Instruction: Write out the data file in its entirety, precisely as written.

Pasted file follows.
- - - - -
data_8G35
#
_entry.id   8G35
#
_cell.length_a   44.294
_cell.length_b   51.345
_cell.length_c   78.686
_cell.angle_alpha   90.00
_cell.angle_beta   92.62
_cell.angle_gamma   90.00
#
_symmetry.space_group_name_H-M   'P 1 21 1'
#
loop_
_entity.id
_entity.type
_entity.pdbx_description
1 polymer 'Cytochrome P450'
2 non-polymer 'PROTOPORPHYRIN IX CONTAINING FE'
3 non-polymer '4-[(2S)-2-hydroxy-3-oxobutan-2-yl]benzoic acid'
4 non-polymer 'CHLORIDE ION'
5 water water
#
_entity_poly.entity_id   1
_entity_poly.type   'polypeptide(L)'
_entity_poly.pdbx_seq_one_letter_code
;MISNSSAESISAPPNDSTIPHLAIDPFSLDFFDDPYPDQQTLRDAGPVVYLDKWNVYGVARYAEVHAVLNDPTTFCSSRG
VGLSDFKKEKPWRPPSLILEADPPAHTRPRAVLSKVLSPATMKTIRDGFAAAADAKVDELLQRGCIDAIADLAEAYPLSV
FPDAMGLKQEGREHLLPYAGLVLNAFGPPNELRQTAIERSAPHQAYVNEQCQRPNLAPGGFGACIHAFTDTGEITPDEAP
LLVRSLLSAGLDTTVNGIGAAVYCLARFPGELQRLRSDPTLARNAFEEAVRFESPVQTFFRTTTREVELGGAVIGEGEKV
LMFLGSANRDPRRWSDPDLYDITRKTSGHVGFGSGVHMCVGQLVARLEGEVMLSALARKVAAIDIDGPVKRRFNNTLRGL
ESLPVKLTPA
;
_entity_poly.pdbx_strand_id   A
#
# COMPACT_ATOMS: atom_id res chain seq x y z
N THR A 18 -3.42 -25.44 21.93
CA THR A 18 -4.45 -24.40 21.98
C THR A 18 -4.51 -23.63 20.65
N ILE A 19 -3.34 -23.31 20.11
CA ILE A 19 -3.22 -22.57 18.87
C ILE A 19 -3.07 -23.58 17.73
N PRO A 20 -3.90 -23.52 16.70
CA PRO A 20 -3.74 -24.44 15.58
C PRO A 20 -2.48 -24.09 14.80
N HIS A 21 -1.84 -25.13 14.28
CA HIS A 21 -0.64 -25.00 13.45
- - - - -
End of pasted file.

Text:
data_8G35
#
_entry.id   8G35
#
_cell.length_a   44.294
_cell.length_b   51.345
_cell.length_c   78.686
_cell.angle_alpha   90.00
_cell.angle_beta   92.62
_cell.angle_gamma   90.00
#
_symmetry.space_group_name_H-M   'P 1 21 1'
#
loop_
_entity.id
_entity.type
_entity.pdbx_description
1 polymer 'Cytochrome P450'
2 non-polymer 'PROTOPORPHYRIN IX CONTAINING FE'
3 non-polymer '4-[(2S)-2-hydroxy-3-oxobutan-2-yl]benzoic acid'
4 non-polymer 'CHLORIDE ION'
5 water water
#
_entity_poly.entity_id   1
_entity_poly.type   'polypeptide(L)'
_entity_poly.pdbx_seq_one_letter_code
;MISNSSAESISAPPNDSTIPHLAIDPFSLDFFDDPYPDQQTLRDAGPVVYLDKWNVYGVARYAEVHAVLNDPTTFCSSRG
VGLSDFKKEKPWRPPSLILEADPPAHTRPRAVLSKVLSPATMKTIRDGFAAAADAKVDELLQRGCIDAIADLAEAYPLSV
FPDAMGLKQEGREHLLPYAGLVLNAFGPPNELRQTAIERSAPHQAYVNEQCQRPNLAPGGFGACIHAFTDTGEITPDEAP
LLVRSLLSAGLDTTVNGIGAAVYCLARFPGELQRLRSDPTLARNAFEEAVRFESPVQTFFRTTTREVELGGAVIGEGEKV
LMFLGSANRDPRRWSDPDLYDITRKTSGHVGFGSGVHMCVGQLVARLEGEVMLSALARKVAAIDIDGPVKRRFNNTLRGL
ESLPVKLTPA
;
_entity_poly.pdbx_strand_id   A
#
# COMPACT_ATOMS: atom_id res chain seq x y z
N THR A 18 -3.42 -25.44 21.93
CA THR A 18 -4.45 -24.40 21.98
C THR A 18 -4.51 -23.63 20.65
N ILE A 19 -3.34 -23.31 20.11
CA ILE A 19 -3.22 -22.57 18.87
C ILE A 19 -3.07 -23.58 17.73
N PRO A 20 -3.90 -23.52 16.70
CA PRO A 20 -3.74 -24.44 15.58
C PRO A 20 -2.48 -24.09 14.80
N HIS A 21 -1.84 -25.13 14.28
CA HIS A 21 -0.64 -25.00 13.45